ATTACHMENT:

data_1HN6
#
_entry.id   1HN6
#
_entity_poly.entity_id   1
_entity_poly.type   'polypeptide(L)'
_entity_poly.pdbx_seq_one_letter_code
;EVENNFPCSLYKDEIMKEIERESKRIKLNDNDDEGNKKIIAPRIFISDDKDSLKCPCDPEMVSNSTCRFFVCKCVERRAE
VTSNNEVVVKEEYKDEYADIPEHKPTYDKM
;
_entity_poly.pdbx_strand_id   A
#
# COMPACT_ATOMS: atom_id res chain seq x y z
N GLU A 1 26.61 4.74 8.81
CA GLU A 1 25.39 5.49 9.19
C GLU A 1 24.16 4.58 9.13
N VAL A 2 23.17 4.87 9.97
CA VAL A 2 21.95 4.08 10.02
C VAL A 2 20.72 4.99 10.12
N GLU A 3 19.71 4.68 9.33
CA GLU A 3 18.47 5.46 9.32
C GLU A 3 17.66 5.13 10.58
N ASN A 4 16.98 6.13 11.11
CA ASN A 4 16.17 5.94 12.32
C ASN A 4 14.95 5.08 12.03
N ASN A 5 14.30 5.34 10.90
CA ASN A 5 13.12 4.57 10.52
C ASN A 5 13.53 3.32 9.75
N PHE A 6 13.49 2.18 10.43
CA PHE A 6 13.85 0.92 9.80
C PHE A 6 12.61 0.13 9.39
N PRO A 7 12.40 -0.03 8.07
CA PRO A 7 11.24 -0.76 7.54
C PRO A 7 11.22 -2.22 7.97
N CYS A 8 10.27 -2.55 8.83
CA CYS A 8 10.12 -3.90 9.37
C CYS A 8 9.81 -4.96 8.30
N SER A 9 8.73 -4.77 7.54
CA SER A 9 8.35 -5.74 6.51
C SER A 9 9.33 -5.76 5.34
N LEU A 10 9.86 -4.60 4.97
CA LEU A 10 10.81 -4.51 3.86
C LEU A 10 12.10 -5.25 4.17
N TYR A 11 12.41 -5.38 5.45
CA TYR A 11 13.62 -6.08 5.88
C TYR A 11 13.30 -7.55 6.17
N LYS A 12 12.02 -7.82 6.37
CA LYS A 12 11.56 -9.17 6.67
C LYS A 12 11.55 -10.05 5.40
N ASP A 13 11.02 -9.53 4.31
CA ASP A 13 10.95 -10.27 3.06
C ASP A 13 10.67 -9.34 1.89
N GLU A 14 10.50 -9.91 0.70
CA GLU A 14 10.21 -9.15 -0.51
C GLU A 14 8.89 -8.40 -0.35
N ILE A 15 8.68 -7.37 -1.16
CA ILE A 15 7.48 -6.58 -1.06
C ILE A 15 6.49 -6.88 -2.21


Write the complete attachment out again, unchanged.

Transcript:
data_1HN6
#
_entry.id   1HN6
#
_entity_poly.entity_id   1
_entity_poly.type   'polypeptide(L)'
_entity_poly.pdbx_seq_one_letter_code
;EVENNFPCSLYKDEIMKEIERESKRIKLNDNDDEGNKKIIAPRIFISDDKDSLKCPCDPEMVSNSTCRFFVCKCVERRAE
VTSNNEVVVKEEYKDEYADIPEHKPTYDKM
;
_entity_poly.pdbx_strand_id   A
#
# COMPACT_ATOMS: atom_id res chain seq x y z
N GLU A 1 26.61 4.74 8.81
CA GLU A 1 25.39 5.49 9.19
C GLU A 1 24.16 4.58 9.13
N VAL A 2 23.17 4.87 9.97
CA VAL A 2 21.95 4.08 10.02
C VAL A 2 20.72 4.99 10.12
N GLU A 3 19.71 4.68 9.33
CA GLU A 3 18.47 5.46 9.32
C GLU A 3 17.66 5.13 10.58
N ASN A 4 16.98 6.13 11.11
CA ASN A 4 16.17 5.94 12.32
C ASN A 4 14.95 5.08 12.03
N ASN A 5 14.30 5.34 10.90
CA ASN A 5 13.12 4.57 10.52
C ASN A 5 13.53 3.32 9.75
N PHE A 6 13.49 2.18 10.43
CA PHE A 6 13.85 0.92 9.80
C PHE A 6 12.61 0.13 9.39
N PRO A 7 12.40 -0.03 8.07
CA PRO A 7 11.24 -0.76 7.54
C PRO A 7 11.22 -2.22 7.97
N CYS A 8 10.27 -2.55 8.83
CA CYS A 8 10.12 -3.90 9.37
C CYS A 8 9.81 -4.96 8.30
N SER A 9 8.73 -4.77 7.54
CA SER A 9 8.35 -5.74 6.51
C SER A 9 9.33 -5.76 5.34
N LEU A 10 9.86 -4.60 4.97
CA LEU A 10 10.81 -4.51 3.86
C LEU A 10 12.10 -5.25 4.17
N TYR A 11 12.41 -5.38 5.45
CA TYR A 11 13.62 -6.08 5.88
C TYR A 11 13.30 -7.55 6.17
N LYS A 12 12.02 -7.82 6.37
CA LYS A 12 11.56 -9.17 6.67
C LYS A 12 11.55 -10.05 5.40
N ASP A 13 11.02 -9.53 4.31
CA ASP A 13 10.95 -10.27 3.06
C ASP A 13 10.67 -9.34 1.89
N GLU A 14 10.50 -9.91 0.70
CA GLU A 14 10.21 -9.15 -0.51
C GLU A 14 8.89 -8.40 -0.35
N ILE A 15 8.68 -7.37 -1.16
CA ILE A 15 7.48 -6.58 -1.06
C ILE A 15 6.49 -6.88 -2.21